One down, and it had handed Edward the most valuable PR imaginable: moral superiority. Attacking the king was arguable, but nobody at this stage saw the queen as anything other than a virtuous and wronged wife, and in these days when chivalry still stood as an ideal (if rarely in practice), attacking her personally was outrageous. As if dissipating support for his cause wasn’t bad enough, a Welsh revolt in the face of chronic food shortages forced Mortimer home. Edward followed him and forced him to surrender in early 1322.
Two down. After that, it was a simple matter for the king to defeat the last of the powerful Contrariants at Boroughbridge, Yorkshire, and behead him.
What followed was a settling of scores. Hugh Despenser firmly back in the royal court, six more Contrariants were executed on the same day. Three more the following day. More than a hundred members of the nobility were attainted. Aristocratic corpses would rot for years on gibbets across England and Wales: no trials, no evidence. If the king declared (Hugh exacting dire retribution, of course) that they were guilty, then God help them, because nobody else would. Those who were left sweated in their castles. Nobody was safe, and if Hugh Despenser took a fancy to their property, a whisper across pillows stood between them and the scaffold.
Utterly defeated as the lords were, none of this might have mattered had Queen Isabella’s brother, the king of France, not begun, in the summer of 1324, to threaten Edward’s possessions in Gascony, France. Edward ordered the arrest of all French aliens in England. Unsurprisingly, the queen and Hugh had always been at loggerheads, and Hugh, drunk on the elixir of destroying his enemies, took the order to extremes to settle scores with the queen: placing her under house arrest, dragging away her four children, while Edward, her husband, did nothing. It’s not unreasonable to assume that this was the moment that changed Isabella’s feelings for her husband from long-suffering distrust to unquenchable hatred.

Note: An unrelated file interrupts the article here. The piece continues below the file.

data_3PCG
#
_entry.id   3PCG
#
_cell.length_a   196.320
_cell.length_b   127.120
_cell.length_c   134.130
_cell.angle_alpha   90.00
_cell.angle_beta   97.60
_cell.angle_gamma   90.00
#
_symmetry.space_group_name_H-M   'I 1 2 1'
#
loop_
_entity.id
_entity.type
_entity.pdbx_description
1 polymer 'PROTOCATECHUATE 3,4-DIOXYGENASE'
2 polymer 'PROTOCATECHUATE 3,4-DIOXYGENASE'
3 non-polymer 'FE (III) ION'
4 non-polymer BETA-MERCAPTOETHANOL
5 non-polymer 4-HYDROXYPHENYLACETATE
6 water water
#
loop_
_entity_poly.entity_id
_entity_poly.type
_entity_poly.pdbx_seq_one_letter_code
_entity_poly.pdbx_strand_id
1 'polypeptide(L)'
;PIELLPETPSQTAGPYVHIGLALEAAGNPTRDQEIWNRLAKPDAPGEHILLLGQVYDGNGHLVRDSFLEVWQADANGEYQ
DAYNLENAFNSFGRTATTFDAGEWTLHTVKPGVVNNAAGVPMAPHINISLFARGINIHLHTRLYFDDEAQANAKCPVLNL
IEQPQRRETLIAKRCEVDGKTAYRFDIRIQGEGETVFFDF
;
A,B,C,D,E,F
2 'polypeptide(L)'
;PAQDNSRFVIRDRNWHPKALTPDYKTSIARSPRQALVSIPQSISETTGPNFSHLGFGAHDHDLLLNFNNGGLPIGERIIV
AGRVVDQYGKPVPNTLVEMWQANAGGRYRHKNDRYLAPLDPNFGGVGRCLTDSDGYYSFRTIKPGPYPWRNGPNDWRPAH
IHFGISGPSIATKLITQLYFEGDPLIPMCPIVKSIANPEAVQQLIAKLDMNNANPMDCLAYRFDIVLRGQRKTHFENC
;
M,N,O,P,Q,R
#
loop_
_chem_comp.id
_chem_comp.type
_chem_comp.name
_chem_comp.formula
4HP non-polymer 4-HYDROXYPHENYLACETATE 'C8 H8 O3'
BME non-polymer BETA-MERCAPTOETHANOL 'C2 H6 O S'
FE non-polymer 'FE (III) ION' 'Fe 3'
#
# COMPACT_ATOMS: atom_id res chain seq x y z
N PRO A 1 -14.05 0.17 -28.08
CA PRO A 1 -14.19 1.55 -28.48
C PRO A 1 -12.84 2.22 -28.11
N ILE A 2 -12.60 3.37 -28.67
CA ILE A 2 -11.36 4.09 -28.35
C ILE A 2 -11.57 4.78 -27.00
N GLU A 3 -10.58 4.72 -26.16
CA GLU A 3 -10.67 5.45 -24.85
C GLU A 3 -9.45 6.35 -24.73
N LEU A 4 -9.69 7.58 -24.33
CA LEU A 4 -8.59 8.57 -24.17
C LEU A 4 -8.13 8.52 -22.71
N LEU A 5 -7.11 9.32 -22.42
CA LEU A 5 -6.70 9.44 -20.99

The war with France was a catastrophe. Edward might well have hesitated to ask his wife to visit her brother and ask him to back off, but off she went to Paris, and rapidly agreed a peace treaty with her brother — but one of the conditions was that Edward would have to travel to France to pay homage to the king of France.
As if Hugh was ever going to permit that! Hugh controlled all access to the king’s ear. Somebody was going to have to keep England under the thumb, but if Edward went to France without Hugh, who knew who might say what to him? Or worse, Edward might meet some gorgeous Frenchman, with dark eyes and sexy accent, to sweep him off his feet and Hugh into the gutter. Isabella might well arrange an introduction.
So they replied that the king was too ill to travel. No problem, replied the king of France: Just send his son instead. Off went the heir to the throne to Paris, with a strict instruction that Queen Isabella was to return forthwith. No dumb broad, “Screw that,” said Queen Isabella, or, more precisely: